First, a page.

Dollars and the Meaning of Literacy – The Rocky Mountain Goat

By Goat Staff

The Columbia Basin Alliance for Literacy (CBAL) annual children’s book campaign is underway. This fall fundraising campaign helps CBAL deliver family literacy programs and services to 77 communities in the Columbia Basin and Borders.

“We know this is where it all begins where kids get excited about reading and learning,” a CBAL press release reads. “Literacy programs for children help build the basic skills needed for future learning, which, in turn, leads to greater success in life.”

A literate society is a prosperous society, according to Craig Alexander, Canadian economist and president of Alexander Economic Views.

Last spring, Alexander gave a presentation at the Decoda Literacy Conference in Richmond where he spoke about how low levels of literacy negatively impact our Canadian economy. As the world enters the post-pandemic state, the job market is changing. In Canada, jobs are becoming more technical, requiring literacy, numeracy and technology skills more than ever.

We need highly skilled workers, but many people cannot read and count, says Alexander. According to a 2012 report by the Program for the International Assessment of Adult Competencies, 48.5% of Canadians have literacy skills below desired levels and 54.7% have numeracy skills below necessary levels.

According to a recent report by the Canada West Foundation, increasing literacy rates by 1% could increase productivity by 5% and gross domestic product by 3%.

The implication is that the total return from improving literacy is worth billions to the economy.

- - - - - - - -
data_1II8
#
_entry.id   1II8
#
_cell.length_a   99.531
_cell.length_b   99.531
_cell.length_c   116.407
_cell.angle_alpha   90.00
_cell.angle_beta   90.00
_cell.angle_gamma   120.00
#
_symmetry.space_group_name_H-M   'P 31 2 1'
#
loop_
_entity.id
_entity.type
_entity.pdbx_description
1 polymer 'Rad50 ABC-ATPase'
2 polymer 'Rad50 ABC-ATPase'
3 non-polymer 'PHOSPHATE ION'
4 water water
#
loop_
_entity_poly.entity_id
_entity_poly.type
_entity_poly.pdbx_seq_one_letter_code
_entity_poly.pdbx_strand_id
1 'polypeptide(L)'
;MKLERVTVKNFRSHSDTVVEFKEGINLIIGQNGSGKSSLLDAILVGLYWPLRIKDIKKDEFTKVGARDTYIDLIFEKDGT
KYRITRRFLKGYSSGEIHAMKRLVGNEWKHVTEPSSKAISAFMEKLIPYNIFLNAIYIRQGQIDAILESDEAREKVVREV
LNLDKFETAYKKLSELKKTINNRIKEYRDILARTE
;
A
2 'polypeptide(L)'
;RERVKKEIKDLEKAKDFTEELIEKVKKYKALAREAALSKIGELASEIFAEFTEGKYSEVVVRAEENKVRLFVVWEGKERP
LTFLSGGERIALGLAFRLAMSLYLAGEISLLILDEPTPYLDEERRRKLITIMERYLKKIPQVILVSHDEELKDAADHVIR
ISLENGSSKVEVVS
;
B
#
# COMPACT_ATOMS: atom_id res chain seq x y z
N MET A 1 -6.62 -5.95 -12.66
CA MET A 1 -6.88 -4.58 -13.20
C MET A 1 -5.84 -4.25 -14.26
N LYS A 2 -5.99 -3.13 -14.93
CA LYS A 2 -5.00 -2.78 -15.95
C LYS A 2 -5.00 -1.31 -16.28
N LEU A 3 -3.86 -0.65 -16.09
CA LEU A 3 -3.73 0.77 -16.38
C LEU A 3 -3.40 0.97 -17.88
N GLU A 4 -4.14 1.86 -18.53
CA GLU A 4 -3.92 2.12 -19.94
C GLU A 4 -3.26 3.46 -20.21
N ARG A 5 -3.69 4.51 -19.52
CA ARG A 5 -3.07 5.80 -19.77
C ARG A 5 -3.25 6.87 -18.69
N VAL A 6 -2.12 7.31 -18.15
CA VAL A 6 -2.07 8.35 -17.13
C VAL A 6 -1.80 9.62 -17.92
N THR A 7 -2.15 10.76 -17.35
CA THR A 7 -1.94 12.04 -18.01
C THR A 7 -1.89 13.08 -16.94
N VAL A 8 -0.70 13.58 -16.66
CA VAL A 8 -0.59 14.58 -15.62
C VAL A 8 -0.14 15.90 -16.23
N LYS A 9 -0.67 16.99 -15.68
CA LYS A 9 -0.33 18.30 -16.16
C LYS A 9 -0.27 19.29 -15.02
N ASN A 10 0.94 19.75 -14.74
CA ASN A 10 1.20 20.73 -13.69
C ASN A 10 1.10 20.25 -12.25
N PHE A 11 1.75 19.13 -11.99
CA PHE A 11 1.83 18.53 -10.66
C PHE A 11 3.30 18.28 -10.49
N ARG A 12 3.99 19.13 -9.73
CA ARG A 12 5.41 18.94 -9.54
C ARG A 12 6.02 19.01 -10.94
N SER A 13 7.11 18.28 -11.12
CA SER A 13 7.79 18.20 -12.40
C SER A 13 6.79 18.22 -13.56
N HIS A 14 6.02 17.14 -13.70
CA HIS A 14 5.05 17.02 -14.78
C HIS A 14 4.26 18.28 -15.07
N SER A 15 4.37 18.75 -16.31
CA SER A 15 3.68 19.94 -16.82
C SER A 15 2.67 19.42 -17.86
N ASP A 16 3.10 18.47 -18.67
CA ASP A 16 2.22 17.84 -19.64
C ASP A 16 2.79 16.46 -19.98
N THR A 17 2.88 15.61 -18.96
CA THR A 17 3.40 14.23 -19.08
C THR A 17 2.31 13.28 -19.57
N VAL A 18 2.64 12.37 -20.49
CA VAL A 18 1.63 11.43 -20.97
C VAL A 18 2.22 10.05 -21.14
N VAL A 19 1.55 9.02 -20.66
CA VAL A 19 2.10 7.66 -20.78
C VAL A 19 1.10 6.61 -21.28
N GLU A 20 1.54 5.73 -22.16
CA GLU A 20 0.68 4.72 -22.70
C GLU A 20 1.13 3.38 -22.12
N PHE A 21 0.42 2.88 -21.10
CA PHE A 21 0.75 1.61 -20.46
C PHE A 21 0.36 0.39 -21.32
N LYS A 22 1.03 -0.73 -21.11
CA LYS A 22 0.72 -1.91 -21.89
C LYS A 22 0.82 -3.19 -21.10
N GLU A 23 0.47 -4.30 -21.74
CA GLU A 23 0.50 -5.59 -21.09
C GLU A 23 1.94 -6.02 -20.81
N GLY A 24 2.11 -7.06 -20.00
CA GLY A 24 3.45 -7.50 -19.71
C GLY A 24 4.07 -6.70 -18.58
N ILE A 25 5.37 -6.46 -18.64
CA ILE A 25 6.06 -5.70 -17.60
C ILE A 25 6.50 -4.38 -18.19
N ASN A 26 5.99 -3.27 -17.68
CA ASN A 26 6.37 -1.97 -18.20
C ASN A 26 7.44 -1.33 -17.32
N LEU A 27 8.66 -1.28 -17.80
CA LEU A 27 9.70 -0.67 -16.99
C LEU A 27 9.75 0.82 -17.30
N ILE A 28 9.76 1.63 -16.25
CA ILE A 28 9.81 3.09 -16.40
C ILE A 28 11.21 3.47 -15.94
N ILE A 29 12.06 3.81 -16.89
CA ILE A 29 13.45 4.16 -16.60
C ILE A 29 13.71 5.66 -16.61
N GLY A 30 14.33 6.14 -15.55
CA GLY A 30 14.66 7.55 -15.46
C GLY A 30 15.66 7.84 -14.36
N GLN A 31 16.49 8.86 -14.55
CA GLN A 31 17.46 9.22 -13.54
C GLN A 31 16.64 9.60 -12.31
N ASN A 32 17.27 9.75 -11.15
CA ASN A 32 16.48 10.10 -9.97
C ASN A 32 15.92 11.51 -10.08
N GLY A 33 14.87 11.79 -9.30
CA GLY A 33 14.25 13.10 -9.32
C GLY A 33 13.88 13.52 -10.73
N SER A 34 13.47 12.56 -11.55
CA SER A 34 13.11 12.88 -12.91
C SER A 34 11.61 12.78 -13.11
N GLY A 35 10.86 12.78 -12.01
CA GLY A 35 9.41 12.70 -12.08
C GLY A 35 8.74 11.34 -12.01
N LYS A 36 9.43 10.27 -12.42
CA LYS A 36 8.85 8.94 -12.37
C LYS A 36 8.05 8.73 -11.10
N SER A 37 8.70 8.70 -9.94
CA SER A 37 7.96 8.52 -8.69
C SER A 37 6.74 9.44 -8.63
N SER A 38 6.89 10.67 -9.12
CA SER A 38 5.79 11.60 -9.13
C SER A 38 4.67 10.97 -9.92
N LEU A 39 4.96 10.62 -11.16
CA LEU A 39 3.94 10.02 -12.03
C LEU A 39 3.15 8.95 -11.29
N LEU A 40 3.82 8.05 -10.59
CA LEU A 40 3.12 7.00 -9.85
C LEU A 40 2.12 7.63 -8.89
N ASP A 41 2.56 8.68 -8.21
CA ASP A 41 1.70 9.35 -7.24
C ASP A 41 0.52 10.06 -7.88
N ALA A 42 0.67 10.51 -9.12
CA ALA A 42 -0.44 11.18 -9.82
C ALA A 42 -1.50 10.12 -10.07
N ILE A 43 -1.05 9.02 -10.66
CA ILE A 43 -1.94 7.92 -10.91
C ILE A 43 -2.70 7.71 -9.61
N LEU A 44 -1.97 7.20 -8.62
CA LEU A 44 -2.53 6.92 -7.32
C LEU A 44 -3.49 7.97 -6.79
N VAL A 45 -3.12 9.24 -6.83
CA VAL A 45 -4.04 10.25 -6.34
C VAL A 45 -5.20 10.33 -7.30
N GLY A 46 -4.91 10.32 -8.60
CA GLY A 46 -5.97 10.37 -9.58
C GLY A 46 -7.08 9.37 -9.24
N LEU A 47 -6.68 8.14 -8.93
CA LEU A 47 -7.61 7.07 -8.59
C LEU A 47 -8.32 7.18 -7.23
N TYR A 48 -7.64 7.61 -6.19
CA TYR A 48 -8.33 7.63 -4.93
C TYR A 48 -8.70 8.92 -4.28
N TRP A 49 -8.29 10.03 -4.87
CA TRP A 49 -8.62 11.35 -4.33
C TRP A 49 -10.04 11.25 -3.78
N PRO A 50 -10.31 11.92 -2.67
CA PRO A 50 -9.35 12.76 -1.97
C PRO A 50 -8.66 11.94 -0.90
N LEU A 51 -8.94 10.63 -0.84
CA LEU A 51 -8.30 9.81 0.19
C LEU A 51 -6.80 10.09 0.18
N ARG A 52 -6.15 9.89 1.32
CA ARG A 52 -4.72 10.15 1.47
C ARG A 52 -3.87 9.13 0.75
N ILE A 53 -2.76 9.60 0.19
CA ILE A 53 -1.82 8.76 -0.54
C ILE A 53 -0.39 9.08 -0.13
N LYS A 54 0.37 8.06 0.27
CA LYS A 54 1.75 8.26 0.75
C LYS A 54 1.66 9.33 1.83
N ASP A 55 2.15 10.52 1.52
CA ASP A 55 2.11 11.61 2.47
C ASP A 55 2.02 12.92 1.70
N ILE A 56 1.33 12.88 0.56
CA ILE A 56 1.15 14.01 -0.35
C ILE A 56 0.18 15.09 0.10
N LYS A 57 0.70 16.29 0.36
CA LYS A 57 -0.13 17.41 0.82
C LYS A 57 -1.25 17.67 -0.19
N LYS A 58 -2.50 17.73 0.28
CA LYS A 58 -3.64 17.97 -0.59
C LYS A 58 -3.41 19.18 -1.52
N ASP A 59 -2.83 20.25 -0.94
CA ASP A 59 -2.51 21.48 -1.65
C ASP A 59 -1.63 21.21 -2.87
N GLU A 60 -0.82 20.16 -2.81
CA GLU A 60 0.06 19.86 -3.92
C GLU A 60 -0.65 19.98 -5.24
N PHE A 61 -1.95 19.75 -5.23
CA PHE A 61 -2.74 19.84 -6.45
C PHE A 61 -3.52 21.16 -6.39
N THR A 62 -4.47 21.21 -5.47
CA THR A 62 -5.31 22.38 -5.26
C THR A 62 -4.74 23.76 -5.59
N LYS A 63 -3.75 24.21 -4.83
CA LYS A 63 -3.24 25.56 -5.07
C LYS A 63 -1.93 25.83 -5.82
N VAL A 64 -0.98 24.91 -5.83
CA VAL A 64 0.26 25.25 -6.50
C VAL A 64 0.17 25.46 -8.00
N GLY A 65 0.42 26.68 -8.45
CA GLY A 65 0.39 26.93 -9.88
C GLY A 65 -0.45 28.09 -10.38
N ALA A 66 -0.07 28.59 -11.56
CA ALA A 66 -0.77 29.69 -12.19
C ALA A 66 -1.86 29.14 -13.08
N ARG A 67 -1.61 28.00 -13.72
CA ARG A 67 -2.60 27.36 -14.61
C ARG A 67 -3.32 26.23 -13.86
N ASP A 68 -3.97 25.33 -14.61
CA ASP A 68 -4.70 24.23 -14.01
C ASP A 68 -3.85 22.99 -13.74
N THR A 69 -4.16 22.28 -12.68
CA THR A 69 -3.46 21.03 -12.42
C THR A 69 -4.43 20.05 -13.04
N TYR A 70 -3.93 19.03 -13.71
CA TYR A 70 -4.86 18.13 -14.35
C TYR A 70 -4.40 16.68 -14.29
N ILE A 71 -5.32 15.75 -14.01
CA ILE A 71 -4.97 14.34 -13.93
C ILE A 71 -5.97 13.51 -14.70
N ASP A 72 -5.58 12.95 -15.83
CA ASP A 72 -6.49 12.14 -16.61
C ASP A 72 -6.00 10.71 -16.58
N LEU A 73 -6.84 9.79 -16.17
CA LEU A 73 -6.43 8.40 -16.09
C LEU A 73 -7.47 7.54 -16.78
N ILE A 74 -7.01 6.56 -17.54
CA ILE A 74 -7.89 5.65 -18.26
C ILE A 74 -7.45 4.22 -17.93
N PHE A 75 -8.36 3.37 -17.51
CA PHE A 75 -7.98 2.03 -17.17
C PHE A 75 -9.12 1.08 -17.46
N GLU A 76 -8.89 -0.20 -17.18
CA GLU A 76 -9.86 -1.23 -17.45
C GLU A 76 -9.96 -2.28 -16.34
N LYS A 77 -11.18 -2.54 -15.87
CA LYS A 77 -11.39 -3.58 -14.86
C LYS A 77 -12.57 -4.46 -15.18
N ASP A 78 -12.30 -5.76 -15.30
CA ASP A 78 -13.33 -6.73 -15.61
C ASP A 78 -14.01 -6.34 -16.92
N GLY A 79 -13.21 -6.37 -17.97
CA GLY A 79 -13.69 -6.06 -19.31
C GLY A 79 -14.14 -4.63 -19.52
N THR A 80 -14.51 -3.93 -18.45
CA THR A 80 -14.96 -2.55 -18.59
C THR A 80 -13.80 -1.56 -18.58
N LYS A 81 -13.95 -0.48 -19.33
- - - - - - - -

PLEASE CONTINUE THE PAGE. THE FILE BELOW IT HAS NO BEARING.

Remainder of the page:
Not only do people with good literacy and numeracy excel in the workplace, but they also enjoy better health outcomes and are more likely to experience equity and actively participate in their community. .

“Encouraging, promoting and providing lifelong learning opportunities is our contribution to building healthy and vibrant communities,” said CBAL CEO Desneiges Profili. “When people have strong literacy skills, they also have the tools to lead successful and meaningful lives for themselves and their families.”

Now in its 12th year, the Books for Kids campaign supports local and community family literacy programs.

Last year, over $50,000 was raised to support the delivery of hundreds of family literacy programs and purchase over 6,000 books and resources.

To support the Books for Kids campaign, you can donate online, buy literacy socks or order a ‘Love2Learn’ t-shirt. For more information, visit All funds raised in a community will stay in that community to support local family literacy initiatives.

Books for Kids is a collaborative effort between Black Press, Columbia Valley Pioneer and Rocky Mountain Goat Newspapers, Blue Sky Clothing Co. and Credit Unions throughout the Basin and Frontier.

About Shirley L. Kreger

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